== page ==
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  • Todd Boulanger September 16, 2013 at 1:52 pm

    As for a Black Box for bikes….perhaps a two camera outfit would be better next generation layout…similar to the Oregon Scientific ATC Chameleon but with features proposed.


    The chameleon is a nice idea but the reviews so far may doom its life on the marketplace. (Might be a good set up for bike commuters once it is discounted.)

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  • El Biciclero September 16, 2013 at 2:00 pm

    Regarding Victoria, B.C. wanting to confiscate bikes for helmet law infractions, this is so galling to me I can’t put adequate polite words to it. If drivers running red lights can get a citation and are sent on their way, how does it make any kind of justice sense for cyclists to have their vehicles impounded even for repeated helmet violations?? My other big pet peeve? The assumption that all legal non-compliance by cyclists is a result of “arrogance”. How arrogant.

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  • wsbob September 16, 2013 at 3:25 pm

    B.C. chief constable Jamie Graham’s thoughts expressed about use of bike helmets in that city:

    Article says bike helmet use has been mandatory in B.C. since Sept 3, 1996. Coming up on 20 years ago. A brain injury prevention association is said to have helped to bring about this law. I wonder if today, to what extent, a majority of Victoria’s voting public still favors this law.

    Graham notes that Victoria’s bike helmet law ‘could’ be changed to allow police to seize bikes in responses to extreme examples of riders failing to wear helmets…not that the city’s law already allows this. In other words, there’s no suggestion on the chief constables’ part, that any person who doesn’t wear their helmet when riding a bike, should have their bike confiscated by the police.

    Relative to people biking that choose not to wear helmets while biking, Graham’s apparently personal view is clear about circumstances in which a waiver from national health insurance should address: situations in which the rider sustains a brain injury. “…Graham said if cyclists don’t want to wear a helmet, then they should sign a document waiving their right to use “our medical system” if they suffer a brain injury while on a bike. …” vancouver sun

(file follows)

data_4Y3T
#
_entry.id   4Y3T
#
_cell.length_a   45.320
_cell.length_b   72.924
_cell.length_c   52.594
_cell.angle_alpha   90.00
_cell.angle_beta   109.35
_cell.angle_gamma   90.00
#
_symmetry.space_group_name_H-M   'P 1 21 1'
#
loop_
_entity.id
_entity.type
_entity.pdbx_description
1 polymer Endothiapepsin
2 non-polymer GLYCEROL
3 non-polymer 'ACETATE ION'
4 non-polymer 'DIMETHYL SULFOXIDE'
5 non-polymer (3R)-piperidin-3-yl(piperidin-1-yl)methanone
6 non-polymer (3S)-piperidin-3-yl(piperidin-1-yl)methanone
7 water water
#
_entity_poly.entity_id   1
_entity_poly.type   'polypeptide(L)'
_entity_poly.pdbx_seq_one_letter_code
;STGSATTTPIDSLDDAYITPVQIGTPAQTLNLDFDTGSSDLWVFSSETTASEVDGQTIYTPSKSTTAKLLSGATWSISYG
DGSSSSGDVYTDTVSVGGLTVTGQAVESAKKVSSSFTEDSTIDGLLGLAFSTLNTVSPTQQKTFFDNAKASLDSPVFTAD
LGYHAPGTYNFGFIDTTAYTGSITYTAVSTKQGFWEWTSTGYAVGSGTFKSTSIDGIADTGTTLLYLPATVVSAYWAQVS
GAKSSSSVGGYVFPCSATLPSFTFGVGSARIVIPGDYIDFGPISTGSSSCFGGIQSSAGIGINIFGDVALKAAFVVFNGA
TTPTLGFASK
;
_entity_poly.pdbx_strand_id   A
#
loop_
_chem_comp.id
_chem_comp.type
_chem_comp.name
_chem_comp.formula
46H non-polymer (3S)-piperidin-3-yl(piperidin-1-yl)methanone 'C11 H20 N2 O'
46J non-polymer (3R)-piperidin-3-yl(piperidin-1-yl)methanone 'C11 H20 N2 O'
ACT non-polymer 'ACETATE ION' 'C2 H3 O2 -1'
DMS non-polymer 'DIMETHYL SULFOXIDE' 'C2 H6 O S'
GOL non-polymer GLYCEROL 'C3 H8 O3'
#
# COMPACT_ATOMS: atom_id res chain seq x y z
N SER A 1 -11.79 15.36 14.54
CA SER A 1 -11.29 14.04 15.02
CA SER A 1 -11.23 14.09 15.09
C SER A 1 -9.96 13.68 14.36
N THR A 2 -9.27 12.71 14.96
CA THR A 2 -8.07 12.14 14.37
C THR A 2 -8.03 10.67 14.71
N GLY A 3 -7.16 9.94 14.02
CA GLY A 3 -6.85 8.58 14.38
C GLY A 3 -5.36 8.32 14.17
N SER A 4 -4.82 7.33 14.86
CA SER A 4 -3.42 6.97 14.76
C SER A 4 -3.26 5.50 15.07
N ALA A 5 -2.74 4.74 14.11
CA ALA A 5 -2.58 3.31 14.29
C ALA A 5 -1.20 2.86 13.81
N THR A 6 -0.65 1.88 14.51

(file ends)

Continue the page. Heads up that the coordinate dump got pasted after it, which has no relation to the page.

Read more: http://www.vancouversun.com/news/Police+chiefs+want+tougher+penalties+cyclists+wear+helmets/8880491/story.html#ixzz2f64wa1Yk

    Picture accompanying the Vancouver Sun article, depicts a common, fair reason some people would rather not wear helmets: long hair tied up in a pug to keep it off the rider’s neck. No helmets I know of, that are designed to easily accommodate long hair.

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    • wsbob September 16, 2013 at 3:33 pm

      Let me make just a slight correction to the above comment: “…In other words, there’s no suggestion on the chief constables’ part, that any random person who doesn’t wear their helmet when riding a bike, should have their bike confiscated by the police. …”

      Again…the constables suggestion for possibly confiscating the bikes of people riding without a helmet, is directed towards extreme examples of people making such a choice in violation of the law.

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    • dr2chase September 16, 2013 at 4:55 pm

      Of course, his logic about medical costs is utterly uninformed. Helmets on drivers would prevent far more head injuries and save far more money.

      Getting people out of cars and onto bikes what cut medical costs far more than that. His remarks, from a public health perspective, are both wrong and counterproductive, since they give the impression that helmetless biking is anywhere near the medical cost driver that just plain commuting in a car is. It’s an order of magnitude less, maybe two orders of magnitude.

      And it’s not just his personal opinion if his title appears in the article, and he is being interviewed about possible changes in the law, and he offers this as a possible motiviation. They did not interview some random Canadian (or heaven forbid, a public health expert). They interviewed a constable.

      I don’t know why you defend this idiocy. This guy was blathering on topics where he clearly knew little or nothing about actual risks and costs, and there’s statistics aplenty to prove it, without even descending into the mud of “do helmets help anyhow?” Helmets cannot prevent more than 100% of cycling crash deaths and head injuries, and that (compared to car crash head injuries and deaths, and lack-of-exercise health harm) is a tiny number of deaths and injuries.

      It’s simple statistics and comparing numbers. He cannot be even close to right, even if helmets were magical whole-body life-savers.

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      • wsbob September 16, 2013 at 10:48 pm

        “…And it’s not just his personal opinion if his title appears in the article, …” dr2chase

        Good chance that’s true. There’s a very good chance the majority of B.C.’s public supports their helmet use law. That this may be so, is why I posed in my earlier comment: “…I wonder if today, to what extent, a majority of Victoria’s voting public still favors this law. …”.

        Most likely, there’s also Canadians living in B.C., that don’t believe the law is good. Someone really interested in how some of them feel about the constable’s expressed views on bike helmet use, could probably find their viewpoints about that expressed in comments to the Van-Sun article, or articles in Canadian papers elsewhere.